Earning Audience Engagement with the Element of Surprise
What Marketers Were Reading and Sharing Most This Week
February 9, 2018
The resounding theme of Sunday’s Super Bowl? Surprise. And we’re not just talking about the game itself, in which Nick Foles and the underdog Eagles toppled Tom Brady’s dynastic Patriots. There were plenty of other bold and unexpected treats in store for the global spectacle’s millions of viewers.
From Justin Timberlake’s halftime duet with a giant projection of Prince to Netflix’s out-of-nowhere launch of a new Cloverfield movie, the evening was full of audacious choices.
Those two moments in particular seem reflective of trends within the world of marketing, where there’s a growing focus on thinking outside the box to break through and earn attention.
JT’s performance was a chaotic frenzy, as he somehow packed 10 songs into 13 minutes while switching settings constantly. Adhering to the principles of modern marketing, he provided his content for free in hopes of realizing profit with a coinciding boost for his new album — and it worked, as Timberlake’s sales soared by 534%.
Meanwhile, Netflix made an unprecedented move that — according to AdWeek — “changes the movie marketing game.” Even film industry insiders were unaware of the streaming service’s plans to release a new installment from a heavy-hitting Hollywood franchise until it was announced, in a commercial during the Super Bowl, that The Cloverfield Paradox would be available for viewing immediately after the game.
This gambit from Netflix mirrors a convention we’ve seen more and more in the entertainment industry; Beyonce similarly employed the element of surprise in 2016 when releasing her album “Lemonade” with almost zero promotional buildup.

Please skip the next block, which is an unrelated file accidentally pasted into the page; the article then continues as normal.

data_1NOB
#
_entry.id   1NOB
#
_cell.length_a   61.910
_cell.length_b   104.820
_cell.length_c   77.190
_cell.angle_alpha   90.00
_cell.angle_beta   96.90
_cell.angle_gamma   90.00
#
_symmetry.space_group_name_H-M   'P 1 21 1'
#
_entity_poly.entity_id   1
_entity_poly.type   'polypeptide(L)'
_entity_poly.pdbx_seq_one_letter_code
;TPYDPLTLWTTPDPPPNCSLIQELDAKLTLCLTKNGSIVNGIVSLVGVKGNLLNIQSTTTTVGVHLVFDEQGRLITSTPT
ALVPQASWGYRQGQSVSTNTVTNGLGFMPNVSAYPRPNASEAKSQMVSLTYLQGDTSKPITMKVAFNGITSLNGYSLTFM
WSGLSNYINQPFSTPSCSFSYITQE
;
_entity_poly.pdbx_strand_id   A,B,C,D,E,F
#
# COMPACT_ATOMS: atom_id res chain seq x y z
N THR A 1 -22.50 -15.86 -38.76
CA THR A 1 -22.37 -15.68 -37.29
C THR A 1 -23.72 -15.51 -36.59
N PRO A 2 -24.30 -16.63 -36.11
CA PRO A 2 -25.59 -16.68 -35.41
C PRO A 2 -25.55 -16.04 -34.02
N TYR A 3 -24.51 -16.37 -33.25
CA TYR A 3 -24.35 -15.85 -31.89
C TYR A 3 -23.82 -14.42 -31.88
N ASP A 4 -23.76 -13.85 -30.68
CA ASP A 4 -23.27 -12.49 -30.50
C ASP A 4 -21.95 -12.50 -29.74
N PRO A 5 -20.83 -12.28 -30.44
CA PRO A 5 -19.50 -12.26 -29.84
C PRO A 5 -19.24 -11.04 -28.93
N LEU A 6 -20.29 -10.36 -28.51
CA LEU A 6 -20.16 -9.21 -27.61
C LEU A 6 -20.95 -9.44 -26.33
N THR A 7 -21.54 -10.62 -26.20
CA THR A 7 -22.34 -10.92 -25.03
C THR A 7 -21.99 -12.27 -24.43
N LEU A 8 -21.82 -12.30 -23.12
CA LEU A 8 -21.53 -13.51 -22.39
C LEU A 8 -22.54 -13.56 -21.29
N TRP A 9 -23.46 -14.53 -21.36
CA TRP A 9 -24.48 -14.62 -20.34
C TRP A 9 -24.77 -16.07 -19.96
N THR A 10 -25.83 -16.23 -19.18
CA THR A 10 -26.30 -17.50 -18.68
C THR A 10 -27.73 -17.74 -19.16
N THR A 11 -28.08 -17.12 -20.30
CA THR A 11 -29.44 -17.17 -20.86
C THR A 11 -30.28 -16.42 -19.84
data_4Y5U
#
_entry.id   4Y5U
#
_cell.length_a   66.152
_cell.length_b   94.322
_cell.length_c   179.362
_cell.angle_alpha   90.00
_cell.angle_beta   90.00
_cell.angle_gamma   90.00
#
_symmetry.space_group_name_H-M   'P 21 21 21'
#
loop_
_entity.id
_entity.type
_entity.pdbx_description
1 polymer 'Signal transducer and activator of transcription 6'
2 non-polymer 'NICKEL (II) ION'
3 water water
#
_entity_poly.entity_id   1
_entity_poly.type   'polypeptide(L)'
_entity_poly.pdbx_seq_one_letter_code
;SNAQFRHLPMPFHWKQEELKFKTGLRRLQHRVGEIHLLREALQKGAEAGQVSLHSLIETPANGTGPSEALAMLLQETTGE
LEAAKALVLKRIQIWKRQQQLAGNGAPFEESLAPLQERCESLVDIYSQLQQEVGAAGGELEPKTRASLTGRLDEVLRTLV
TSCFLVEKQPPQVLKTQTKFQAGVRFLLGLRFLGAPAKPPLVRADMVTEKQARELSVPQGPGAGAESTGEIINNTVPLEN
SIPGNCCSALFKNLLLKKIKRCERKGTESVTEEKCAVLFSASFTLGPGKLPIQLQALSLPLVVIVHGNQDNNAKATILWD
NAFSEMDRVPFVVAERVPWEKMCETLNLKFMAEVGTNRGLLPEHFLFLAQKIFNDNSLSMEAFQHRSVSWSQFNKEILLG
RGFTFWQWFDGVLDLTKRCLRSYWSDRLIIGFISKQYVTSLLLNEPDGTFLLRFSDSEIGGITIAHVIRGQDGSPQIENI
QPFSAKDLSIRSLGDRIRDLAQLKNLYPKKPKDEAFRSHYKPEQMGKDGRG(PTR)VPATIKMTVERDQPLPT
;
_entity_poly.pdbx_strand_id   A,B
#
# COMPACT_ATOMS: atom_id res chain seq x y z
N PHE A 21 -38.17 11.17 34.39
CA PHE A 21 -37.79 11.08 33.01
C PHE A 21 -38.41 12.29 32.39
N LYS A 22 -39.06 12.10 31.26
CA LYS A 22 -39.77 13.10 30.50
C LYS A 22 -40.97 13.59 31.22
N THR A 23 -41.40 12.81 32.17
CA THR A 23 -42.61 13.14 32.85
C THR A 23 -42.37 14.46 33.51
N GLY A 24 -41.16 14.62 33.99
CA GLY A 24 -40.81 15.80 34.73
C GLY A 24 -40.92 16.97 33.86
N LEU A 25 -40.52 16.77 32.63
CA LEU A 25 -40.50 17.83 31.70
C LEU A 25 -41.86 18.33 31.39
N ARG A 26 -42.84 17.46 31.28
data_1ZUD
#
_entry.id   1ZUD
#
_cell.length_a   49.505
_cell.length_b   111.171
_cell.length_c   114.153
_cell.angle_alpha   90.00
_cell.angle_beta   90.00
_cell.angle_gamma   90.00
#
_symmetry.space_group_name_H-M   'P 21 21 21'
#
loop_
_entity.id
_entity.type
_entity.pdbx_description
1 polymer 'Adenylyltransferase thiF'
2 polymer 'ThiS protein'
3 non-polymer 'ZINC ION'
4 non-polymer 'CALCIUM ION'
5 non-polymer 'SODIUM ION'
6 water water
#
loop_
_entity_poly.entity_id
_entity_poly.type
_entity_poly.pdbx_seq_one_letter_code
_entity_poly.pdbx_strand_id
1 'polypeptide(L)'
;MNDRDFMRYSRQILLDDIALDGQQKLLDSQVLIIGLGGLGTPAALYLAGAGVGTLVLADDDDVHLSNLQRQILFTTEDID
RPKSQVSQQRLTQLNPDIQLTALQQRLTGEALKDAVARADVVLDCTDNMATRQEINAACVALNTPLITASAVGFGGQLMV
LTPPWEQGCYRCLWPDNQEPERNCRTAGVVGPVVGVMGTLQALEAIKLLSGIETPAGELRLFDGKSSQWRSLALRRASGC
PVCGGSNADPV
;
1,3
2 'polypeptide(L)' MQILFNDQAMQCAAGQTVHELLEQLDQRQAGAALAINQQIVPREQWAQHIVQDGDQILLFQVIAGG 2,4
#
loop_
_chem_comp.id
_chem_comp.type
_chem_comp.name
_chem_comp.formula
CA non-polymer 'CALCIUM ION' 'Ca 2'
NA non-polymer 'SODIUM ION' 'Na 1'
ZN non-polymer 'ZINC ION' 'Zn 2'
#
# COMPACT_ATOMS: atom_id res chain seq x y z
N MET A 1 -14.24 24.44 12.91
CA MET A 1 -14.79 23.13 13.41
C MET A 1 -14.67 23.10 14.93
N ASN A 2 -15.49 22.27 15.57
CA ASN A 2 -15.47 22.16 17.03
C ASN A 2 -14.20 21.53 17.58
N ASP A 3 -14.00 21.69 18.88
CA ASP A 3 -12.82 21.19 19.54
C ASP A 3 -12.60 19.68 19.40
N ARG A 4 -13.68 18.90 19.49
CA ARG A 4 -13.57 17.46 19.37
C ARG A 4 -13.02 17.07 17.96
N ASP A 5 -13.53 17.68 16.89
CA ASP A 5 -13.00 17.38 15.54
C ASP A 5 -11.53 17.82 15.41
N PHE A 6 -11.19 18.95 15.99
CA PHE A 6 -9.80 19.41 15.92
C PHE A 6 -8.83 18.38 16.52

Regardless of your feelings on the execution of these efforts, it’s great to see entertainers and brands finding new ways to keep audiences on their toes. With an eye on helping your marketing campaigns surprise and delight, here’s our latest weekly roundup of trending content from around the web.
What Marketers Were Reading and Sharing Most This Week:
While Super Bowl commercials don’t usually have much crossover with B2B marketing campaigns, I always like to try and extract takeaways from the most successful ads as far as what is resonating with audiences, and which approaches big-budget advertisers are taking. Kristina Monllos distills three key trends from this year’s batch: repetition to counteract multitasking, injection of humor, and altruism.
Fractl analyzed hundreds of campaigns in an effort to determine which traits are conducive to superior social sharing results, and the agency’s Director of Marketing Kerry Jones shared results at Moz. In light of today’s theme, this finding is worth calling out: “Surprising campaigns earned 39% more media pickups and 108% more social shares than campaigns that weren’t surprising.”
A new update affecting ad delivery on Google Chrome browsers will be rolled out next week. How can marketers prepare? John Hall says we should focus on two factors: better experiences and digital accountability.
Filled with stats and supporting visuals, this SlideShare from PageTraffic CEO Naveneet Kaushal offers tons of good info on adapting your strategy in a rapidly changing SEO landscape:
Is your company website driving business results? At HubSpot, Brent Adamson suggests three actions that can lead to fast improvements. Added pro tip: Use LinkedIn Website Demographics to ensure you are understanding and capitalizing upon your traffic.
Every content marketer should be proficient with storytelling, which has an amazing power to engage and move audiences. Brittni Kinley lays out some questions we should ask ourselves to guide this process. On that note, make sure to keep your eyes peeled here for our upcoming eBook on the craft of storytelling for marketers, Once Upon a Digital Time.
Need a primer on ABM and how to make it work? These quick slides from Dun & Bradstreet detail the essentials for an increasingly common B2B approach:
We don’t all have the luxury of getting exposure in front of 100 million Super Bowl viewers, so expanding your reach often requires creative thinking. Mitt Ray posits that employee advocacy, external influencers, and contests can increase your word-of-mouth buzz. (We’d humbly propose that LinkedIn is a great platform for all three initiatives.)
Take an inside look at how five different companies formulate, execute, and measure their content campaigns with this breakdown via Nichole DeMeré.
Want to verse yourself in the latest numbers that matter for both B2C and B2B content marketers? Catch up on key stats around usage, creation, distribution, and more in this slick visual asset from Point Visible.
Looking for additional guidance on creating marketing content that surprises and delights? Subscribe to the LinkedIn Marketing blog and be ready to expect the unexpected.